(Bluntwolf) #3

I completely agree with Silvanito !!!

It was nice to watch !!!


(JONAH HEX) #4

Just finished watching this one, and i agree with everyone ,silva was the best part of this movie,i just wish the showdown between him and brewster had been better.3 stars,worth a watch. if you like silva check out “The tall T” also starring randolph scott and richard boone.


(Sabbath) #5

I really like this film, too - fairly Americanized, yes, but with an edge. Silva is enjoyably menacing, Nicoletta is as lovely as ever, and you know it’s vengeance time when Hunter screams uncontrollably into the face of a dying henchman. Lizzani was a cut above - imho “Kill and Pray” is superb, though Mark Damon as George Bello Fergusson has a lot to do with that :wink:

And that really is the worst saloon singing I’ve ever heard…


(Yodlaf Peterson) #6

It’s a shame that Henry Silva wasn’t in any other spaghetti’s (to my knowledge) as he makes a terrific bad guy, he’s great in many Italian crime movies as bad and good characters :slight_smile:


(ENNIOO) #7

HENRY SILVIA IS GREAT AND A CULT ACTOR, AFTER HE STARRED IN HIS ITALIAN CRIME FILMS HE WAS THE BAD GUY IN BURT REYNOLDS 1981 FEATURE CALLED SHARKY’S MACHINE, AND HE WAS ALSO GREAT IN THIS.

I CANNOT UNDERSTAND THOUGH WHY HE HAS ONLY BEEN IN ONE SPAGHETTI, BUT LOADS OF CRIME FILMS, USUALLY IN THE MOST CASE IT IS THE OPPOSITE WAY AROUND.

HENRY SILVIA IS ONE MEAN MOTHER, AND COULD SHOW THE SCUM TODAY ON ARE STREETS A THING OR TWO!!!


(me) #8

Just watched Hills run red, not the best western I have seen but not an bad one. If you havent seen it as a fan I recommend giving it a try.


(Frank Talby) #9

Hi first time posting here…

that being said I really enjoyed this movie. I am really enjoying pasta’s that do not have the big named actor or someone who did just a couple of them. Henry Silva was dynamic as Mendez - what a crazy loon.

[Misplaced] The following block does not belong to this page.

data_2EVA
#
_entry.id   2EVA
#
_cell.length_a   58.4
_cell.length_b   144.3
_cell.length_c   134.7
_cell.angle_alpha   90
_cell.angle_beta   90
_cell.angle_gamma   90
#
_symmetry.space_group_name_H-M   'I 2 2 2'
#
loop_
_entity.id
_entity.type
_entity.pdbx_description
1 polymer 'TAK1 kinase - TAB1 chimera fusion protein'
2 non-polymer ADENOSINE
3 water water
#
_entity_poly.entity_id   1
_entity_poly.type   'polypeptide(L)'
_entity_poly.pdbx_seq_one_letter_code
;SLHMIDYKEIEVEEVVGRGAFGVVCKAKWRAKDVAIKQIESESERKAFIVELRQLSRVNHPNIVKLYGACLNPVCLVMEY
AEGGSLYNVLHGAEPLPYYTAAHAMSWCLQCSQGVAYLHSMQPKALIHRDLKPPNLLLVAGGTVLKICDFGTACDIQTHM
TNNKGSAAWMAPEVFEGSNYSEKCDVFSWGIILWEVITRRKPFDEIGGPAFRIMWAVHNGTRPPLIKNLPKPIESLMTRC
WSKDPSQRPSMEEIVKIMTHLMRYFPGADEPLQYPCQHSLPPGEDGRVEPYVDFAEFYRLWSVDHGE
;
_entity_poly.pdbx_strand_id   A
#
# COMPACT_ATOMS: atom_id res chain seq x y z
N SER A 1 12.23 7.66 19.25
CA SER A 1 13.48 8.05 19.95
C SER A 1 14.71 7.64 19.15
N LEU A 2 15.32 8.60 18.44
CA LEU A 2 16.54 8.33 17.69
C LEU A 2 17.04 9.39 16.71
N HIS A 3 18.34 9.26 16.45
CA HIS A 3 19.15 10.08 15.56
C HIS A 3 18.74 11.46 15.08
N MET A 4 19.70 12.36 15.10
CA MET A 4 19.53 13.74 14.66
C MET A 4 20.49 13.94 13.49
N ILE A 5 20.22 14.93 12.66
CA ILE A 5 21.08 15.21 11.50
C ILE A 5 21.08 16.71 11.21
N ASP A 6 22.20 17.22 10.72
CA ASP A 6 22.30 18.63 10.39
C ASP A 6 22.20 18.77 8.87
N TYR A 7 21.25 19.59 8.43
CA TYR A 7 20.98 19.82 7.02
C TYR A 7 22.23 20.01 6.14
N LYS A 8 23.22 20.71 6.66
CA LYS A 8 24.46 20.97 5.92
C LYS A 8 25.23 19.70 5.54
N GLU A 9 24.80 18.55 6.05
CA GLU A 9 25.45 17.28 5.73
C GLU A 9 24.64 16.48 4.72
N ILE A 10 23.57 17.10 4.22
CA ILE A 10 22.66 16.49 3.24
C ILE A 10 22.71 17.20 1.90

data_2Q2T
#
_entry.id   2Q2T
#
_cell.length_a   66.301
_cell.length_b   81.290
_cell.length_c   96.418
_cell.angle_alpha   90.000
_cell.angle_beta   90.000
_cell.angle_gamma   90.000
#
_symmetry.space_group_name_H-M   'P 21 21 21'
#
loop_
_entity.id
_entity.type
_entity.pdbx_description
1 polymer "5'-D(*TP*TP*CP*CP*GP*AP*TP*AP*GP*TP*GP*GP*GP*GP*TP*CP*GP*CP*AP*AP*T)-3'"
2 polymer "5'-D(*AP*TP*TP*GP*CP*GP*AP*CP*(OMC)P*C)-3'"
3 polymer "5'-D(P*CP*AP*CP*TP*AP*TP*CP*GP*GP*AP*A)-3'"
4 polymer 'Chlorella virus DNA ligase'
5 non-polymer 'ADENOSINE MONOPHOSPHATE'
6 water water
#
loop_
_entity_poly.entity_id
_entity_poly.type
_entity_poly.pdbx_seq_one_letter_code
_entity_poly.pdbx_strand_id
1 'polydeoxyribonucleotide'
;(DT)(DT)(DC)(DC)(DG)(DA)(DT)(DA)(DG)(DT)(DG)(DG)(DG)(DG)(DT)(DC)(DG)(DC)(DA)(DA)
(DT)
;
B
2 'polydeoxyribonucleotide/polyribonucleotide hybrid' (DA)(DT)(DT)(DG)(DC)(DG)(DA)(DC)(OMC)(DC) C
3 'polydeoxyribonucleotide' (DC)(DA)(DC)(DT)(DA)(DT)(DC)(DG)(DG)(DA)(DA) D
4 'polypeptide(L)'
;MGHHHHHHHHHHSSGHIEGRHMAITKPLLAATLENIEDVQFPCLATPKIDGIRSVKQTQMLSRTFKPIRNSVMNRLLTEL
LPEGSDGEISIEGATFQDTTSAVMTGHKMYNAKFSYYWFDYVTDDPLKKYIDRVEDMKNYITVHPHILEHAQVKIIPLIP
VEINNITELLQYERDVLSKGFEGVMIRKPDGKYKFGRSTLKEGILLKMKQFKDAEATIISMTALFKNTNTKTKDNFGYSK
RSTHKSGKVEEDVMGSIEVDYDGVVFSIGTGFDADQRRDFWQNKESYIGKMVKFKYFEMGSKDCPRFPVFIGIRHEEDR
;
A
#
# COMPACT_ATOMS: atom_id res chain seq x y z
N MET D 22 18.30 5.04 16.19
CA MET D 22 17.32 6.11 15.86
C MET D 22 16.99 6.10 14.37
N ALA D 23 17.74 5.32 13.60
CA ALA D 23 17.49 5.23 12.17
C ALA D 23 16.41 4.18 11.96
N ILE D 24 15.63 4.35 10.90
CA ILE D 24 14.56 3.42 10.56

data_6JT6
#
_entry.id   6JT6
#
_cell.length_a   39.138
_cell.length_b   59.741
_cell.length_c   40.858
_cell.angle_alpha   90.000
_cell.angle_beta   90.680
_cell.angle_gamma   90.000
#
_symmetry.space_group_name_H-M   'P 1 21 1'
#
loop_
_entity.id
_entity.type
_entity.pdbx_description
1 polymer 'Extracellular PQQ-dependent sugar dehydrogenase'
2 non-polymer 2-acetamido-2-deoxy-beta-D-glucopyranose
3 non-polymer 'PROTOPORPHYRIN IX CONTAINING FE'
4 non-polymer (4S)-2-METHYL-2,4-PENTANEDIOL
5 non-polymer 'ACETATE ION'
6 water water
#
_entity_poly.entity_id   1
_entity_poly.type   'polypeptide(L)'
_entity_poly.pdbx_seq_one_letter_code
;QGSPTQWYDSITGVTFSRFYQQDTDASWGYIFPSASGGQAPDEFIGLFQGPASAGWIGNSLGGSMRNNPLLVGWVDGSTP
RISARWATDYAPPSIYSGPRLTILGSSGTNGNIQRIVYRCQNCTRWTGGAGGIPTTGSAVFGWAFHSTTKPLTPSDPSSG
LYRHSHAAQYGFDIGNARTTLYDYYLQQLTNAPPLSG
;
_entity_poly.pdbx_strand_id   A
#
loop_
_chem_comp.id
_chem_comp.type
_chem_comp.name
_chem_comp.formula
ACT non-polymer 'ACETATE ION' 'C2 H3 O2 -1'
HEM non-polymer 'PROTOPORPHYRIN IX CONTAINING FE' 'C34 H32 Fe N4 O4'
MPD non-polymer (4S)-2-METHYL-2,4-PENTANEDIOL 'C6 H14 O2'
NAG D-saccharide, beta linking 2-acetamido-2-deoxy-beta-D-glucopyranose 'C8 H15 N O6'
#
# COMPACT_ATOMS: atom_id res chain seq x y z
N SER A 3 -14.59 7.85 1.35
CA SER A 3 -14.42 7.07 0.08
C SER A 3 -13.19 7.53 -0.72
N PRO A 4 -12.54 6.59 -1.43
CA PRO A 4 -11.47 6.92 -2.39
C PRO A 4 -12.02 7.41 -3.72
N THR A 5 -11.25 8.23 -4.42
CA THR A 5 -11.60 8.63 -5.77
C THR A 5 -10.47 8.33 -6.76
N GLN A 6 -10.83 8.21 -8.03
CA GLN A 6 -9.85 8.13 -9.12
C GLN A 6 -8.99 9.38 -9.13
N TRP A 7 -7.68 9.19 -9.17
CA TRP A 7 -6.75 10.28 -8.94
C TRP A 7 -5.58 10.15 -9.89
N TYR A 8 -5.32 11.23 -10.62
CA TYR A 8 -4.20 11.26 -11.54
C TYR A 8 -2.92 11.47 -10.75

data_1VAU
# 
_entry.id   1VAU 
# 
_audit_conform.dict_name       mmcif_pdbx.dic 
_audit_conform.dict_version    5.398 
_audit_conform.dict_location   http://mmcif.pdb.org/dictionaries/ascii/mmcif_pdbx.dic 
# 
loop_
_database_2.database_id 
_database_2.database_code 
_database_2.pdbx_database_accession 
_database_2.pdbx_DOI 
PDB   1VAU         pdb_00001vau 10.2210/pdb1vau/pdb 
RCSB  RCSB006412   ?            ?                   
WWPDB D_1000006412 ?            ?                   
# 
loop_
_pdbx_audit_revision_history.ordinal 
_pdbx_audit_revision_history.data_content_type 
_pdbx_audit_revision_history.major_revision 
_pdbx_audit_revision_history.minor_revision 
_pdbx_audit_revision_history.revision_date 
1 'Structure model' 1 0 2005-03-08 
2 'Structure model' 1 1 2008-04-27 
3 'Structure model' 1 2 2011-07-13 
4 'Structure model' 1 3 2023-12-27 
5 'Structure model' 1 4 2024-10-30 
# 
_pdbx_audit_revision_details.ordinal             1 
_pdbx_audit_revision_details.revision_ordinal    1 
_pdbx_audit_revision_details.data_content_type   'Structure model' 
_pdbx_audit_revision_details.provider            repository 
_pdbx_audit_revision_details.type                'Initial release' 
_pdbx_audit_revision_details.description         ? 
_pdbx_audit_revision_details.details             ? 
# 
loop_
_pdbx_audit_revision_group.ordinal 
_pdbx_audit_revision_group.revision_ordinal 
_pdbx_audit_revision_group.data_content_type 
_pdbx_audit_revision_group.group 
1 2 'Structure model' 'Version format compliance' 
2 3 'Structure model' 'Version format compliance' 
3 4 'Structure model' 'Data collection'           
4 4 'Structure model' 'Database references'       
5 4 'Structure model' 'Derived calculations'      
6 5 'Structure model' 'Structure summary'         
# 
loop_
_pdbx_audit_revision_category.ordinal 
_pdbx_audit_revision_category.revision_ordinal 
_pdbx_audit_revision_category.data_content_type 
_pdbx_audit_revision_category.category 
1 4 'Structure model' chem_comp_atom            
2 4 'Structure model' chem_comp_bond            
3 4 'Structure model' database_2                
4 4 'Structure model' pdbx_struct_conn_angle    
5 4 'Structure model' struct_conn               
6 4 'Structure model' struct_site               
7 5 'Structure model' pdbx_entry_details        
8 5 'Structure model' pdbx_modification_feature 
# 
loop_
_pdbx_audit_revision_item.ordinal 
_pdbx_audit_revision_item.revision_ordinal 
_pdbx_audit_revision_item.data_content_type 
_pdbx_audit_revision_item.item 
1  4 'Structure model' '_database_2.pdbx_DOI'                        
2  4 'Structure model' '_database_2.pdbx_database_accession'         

(Dorado) #10

Welcome Amigo :slight_smile:


(Frank Talby) #11

thank you.


(scherpschutter) #12

http://img185.imageshack.us/img185/1281/u36218gcz271sr5.jpg

Guys, we’re ready for you:

http://www.spaghetti-western.net/index.php/The_Hills_run_red_Review


(Phil H) #13

Nice review Scherp and pretty much sums up my feelings on the film. Silva was great, Hunter was not. But a pretty decent, middle of the road film for all that.


(Ming) #14

Does anyone know whether the MGM release has better picture quality than the Stingray release?


(YourPallbearer) #15

The review on this site states that Hunter had no previous acting gigs before his HRR stint.
Is this so?
How do we know this film came before DEATH WALKS IN LAREDO?

Both were released the same year.


(scherpschutter) #16

[quote=“YourPallbearer, post:15, topic:134”]The review on this site states that Hunter had no previous acting gigs before his HRR stint.
Is this so?
How do we know this film came before DEATH WALKS IN LAREDO?

Both were released the same year.[/quote]

Marco Giusti writes in Il DIZIONARIO DEL WESTERN ALL’ITALIANA about The Hills run red (page 199):

“Un filmetto girato per provare il nuovo villaggio western di De Laurentiis e un nuovo attore, Thomas Hunter (…) Hunter fece per De Laurentiis Tre pistole contro Cesare”

Translation:
“A little film made as a test for the new western town of the De Laurentiis studios and a new actor, Thomas Hunter (…) Hunter would also make Death walks in Laredo for De laurentiis”


(Stanton) #17

And Death in Laredo was released nearly 1 year later.


(YourPallbearer) #18

Thanks! I wanted to know because I have always seen them both listed as “released in 1966”.


(Stanton) #19

Un fiume di dollari: 9.9.66

Tre pistole contro Cesare: 16.8.67

But it seems the latter one was nevertheless already shot in 66.


(Pacificador) #20

Wonderful movie, had me from start to finish. Silva of course should have done more work in the genre - what a freak! When an actor can portray a psychopath like that and really carry it off - wow.